In some processes, as in condensing of water vapor the question is only of separating condensable and noncondensable gases, generally steam and air, from each other by cooling the gas mixture. In some cases, as for example, in chemical pulp and paper industry there are, also third type gases which gases are noncondensable at the normally used pressures and temperatures, but said gases may be separated from the gas mixture by absorbing them to an appropriate absorption medium.
When a mixture of three such different types of gases is condensed in a conventional condenser, all the noncondensable gases are pumped from the condenser and, according to the pressure and temperature, also a lot of steam with them.
Another known technique is to condense the gas mixture to an absorption medium. Since condensable gases, such as water vapor, forms the majority of the gas mixture being treated, the absorption medium considerably concentrates from the condensing material. Thus it becomes necessary to concentrate it separately by vaporizing the condensed material therein again. This again results in additional use of energy.
It is possible to avoid or minimize the problems of the known methods by using the method in accordance with the present invention. It is not necessary to re-evaporate the condensable material nor is it necessary to pump huge amounts of steam with the noncondensable gases.
The present invention is characterized by a condenser, which comprises cooled heat exchangers of some known construction and which is divided relative to the flow into two subsequent sections, in the latter of which a medium for absorbing gases flows on the surfaces of the heat exchangers, and the noncondensable gases are discharged from the condenser after they have flowed through both sections.
Such a condenser may be located in one casing and the first and second section may be separated by a partition, over which the gases may flow from the first section to the second. It may also be installed into two separate casings, which are connected by the flow channel of gases.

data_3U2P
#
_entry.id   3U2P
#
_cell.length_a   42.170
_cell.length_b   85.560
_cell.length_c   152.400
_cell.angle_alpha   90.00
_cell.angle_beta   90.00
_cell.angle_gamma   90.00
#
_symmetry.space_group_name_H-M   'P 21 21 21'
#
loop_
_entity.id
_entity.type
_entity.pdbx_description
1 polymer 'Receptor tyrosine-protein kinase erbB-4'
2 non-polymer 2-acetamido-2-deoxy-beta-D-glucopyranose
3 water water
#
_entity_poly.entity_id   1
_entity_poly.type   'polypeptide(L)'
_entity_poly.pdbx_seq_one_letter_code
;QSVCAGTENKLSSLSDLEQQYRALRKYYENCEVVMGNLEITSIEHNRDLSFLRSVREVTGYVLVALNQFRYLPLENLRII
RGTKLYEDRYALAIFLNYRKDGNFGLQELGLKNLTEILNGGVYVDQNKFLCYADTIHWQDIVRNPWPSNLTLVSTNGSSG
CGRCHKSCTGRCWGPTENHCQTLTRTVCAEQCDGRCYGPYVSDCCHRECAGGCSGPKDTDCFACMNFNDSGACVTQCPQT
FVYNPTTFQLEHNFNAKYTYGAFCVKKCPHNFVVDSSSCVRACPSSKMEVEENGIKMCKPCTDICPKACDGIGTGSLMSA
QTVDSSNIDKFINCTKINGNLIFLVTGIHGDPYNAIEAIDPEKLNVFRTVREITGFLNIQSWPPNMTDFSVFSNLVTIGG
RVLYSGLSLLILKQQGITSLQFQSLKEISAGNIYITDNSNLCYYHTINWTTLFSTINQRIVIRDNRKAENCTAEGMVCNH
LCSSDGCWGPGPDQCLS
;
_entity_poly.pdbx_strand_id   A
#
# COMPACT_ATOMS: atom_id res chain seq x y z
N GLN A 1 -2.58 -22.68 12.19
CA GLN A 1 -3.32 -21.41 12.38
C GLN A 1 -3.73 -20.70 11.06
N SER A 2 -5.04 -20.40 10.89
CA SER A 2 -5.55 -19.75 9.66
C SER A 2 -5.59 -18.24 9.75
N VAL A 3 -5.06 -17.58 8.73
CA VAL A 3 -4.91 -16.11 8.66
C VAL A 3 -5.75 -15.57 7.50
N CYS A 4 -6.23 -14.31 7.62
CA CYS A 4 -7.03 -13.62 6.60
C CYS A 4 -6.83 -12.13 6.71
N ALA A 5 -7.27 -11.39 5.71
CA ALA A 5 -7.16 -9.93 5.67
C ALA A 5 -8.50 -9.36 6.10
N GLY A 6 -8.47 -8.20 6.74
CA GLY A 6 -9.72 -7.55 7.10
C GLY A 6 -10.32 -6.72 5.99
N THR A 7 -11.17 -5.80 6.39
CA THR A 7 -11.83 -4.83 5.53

In the first section the majority of the condensable gases is condensed and becomes liquid on the surfaces of the heat exchangers. When the gas mixture at the same time cools, the partial pressure of the noncondensable gases increases. A mixture including a substantial amount of non-condensible gases flow to the second section of the condenser, wherein the noncondensable, but yet absorbable gases are absorbed into the absorption medium flowing along the surfaces of the heat exchangers.
The absorption medium may be a concentrated solution of an electrolyte, for example NaOH, in which the vapor pressure of the water therein is considerably lower than that of pure water at a corresponding temperature. Therefore, the water vapor in the gas mixture also absorbs into this kind of absorption medium. In order to avoid the absorption of unnecessarily large mixture amounts to dilute the absorption solution, the first stage of the condenser must be dimensioned in such a way that the gas mixture cools sufficiently and that the condensing of the water vapor therein would be as complete as possible.
This heat exchangers of the second section cool the absorption medium so as not to permit the vapor pressure increase when the gases absorb, but that the pressure of the second section would remain below the pressure of the first section. In order to create a sufficient rinsing of the heat exchangers, it is possible to return absorption liquid with a pump to flow again to the heat exchange surfaces.
When the absorbable gases have absorbed in the second section of the condenser, the partial pressure of the actual noncondensable gases has grown significant and the gases are discharged from the condenser after they have flowed through both sections.
An example of the prior art technique is an evaporation plant of black liquor in a pulp mill. The temperature of the vapor in the last stage is usually about 55 15 cooling the gas mixture over 20 amount flowing with the noncondensable gases moderate.
The great temperature difference required by the discharge of gases thus determines the temperature of the last stage. If it could be less, the heat exchangers of an evaporation plant could be built much smaller than they are today. Or alternatively, energy could be saved by building more evaporation stages.